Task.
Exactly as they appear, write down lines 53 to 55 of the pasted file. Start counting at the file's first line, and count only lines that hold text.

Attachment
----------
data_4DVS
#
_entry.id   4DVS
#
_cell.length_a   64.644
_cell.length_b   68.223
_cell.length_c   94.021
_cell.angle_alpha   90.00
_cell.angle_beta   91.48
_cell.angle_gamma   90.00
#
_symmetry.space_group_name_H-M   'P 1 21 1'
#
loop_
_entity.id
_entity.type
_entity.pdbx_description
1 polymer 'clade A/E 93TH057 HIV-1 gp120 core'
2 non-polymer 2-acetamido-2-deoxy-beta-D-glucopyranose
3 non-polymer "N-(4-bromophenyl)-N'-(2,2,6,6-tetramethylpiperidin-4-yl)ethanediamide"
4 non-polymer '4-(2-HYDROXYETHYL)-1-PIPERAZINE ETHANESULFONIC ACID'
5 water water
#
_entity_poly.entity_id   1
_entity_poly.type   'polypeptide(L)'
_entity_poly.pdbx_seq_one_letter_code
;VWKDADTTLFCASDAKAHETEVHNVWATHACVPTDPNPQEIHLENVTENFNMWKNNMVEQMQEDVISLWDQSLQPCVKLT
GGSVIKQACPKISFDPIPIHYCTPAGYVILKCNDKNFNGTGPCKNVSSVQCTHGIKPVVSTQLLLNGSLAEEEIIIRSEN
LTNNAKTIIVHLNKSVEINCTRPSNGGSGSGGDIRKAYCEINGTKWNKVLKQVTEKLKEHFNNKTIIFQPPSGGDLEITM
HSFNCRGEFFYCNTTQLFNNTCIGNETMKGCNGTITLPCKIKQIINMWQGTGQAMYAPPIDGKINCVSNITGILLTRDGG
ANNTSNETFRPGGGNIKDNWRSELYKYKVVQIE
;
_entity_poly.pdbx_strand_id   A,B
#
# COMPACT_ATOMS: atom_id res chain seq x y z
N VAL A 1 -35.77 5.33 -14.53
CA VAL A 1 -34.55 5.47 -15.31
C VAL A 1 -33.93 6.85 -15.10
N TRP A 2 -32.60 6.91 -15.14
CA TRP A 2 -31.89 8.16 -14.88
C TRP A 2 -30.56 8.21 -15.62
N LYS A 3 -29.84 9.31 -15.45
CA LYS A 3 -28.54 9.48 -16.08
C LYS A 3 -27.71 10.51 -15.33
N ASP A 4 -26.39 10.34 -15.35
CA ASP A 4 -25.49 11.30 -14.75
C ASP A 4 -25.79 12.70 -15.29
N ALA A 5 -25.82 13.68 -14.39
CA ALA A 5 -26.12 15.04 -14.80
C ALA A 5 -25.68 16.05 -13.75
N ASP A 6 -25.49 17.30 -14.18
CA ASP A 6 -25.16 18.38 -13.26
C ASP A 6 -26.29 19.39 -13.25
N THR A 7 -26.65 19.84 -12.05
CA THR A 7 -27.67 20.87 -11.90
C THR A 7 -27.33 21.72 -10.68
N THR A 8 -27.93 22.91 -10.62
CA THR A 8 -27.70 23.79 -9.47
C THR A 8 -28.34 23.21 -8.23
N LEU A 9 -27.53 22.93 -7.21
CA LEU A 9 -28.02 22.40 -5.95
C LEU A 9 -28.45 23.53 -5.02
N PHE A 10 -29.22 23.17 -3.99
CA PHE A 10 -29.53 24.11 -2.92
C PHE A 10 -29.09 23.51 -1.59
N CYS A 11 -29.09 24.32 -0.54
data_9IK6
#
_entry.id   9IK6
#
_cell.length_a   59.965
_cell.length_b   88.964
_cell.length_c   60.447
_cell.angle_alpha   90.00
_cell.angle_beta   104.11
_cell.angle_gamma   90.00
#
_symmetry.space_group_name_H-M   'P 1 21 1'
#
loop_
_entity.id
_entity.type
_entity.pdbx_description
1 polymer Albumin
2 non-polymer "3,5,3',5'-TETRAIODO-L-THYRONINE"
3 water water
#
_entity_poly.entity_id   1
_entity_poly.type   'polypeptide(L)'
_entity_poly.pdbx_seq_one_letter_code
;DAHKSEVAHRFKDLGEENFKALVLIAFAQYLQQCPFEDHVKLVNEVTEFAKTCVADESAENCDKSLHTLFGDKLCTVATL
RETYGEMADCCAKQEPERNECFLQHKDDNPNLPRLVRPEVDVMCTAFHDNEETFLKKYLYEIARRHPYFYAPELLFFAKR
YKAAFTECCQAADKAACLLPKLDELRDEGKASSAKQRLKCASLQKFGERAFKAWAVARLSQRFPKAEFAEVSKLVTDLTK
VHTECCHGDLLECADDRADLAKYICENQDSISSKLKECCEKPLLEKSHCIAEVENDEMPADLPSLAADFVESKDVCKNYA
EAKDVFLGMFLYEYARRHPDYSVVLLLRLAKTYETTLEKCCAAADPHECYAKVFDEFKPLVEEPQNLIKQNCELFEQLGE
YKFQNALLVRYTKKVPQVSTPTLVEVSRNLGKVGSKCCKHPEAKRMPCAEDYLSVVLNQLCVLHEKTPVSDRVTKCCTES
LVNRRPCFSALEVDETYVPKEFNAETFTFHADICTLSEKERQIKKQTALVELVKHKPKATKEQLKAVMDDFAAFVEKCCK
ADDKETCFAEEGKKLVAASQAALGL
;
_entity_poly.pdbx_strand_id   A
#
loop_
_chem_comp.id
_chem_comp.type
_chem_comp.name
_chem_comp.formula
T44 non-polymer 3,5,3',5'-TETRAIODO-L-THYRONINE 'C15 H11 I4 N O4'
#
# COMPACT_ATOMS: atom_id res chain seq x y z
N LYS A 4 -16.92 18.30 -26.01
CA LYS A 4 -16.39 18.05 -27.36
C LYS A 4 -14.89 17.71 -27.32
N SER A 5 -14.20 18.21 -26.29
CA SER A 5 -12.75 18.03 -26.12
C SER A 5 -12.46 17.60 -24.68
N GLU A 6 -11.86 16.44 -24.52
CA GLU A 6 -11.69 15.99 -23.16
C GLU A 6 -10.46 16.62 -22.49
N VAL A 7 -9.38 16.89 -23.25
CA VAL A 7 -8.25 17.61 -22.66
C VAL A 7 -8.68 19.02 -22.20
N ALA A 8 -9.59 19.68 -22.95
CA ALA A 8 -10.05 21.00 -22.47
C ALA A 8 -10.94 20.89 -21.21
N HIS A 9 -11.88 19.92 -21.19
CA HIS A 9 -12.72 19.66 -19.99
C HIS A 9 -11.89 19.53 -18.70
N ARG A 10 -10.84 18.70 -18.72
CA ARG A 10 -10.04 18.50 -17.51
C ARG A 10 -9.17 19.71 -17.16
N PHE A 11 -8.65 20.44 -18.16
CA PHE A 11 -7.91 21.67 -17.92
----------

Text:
C ASP A 6 -26.29 19.39 -13.25
N THR A 7 -26.65 19.84 -12.05
CA THR A 7 -27.67 20.87 -11.90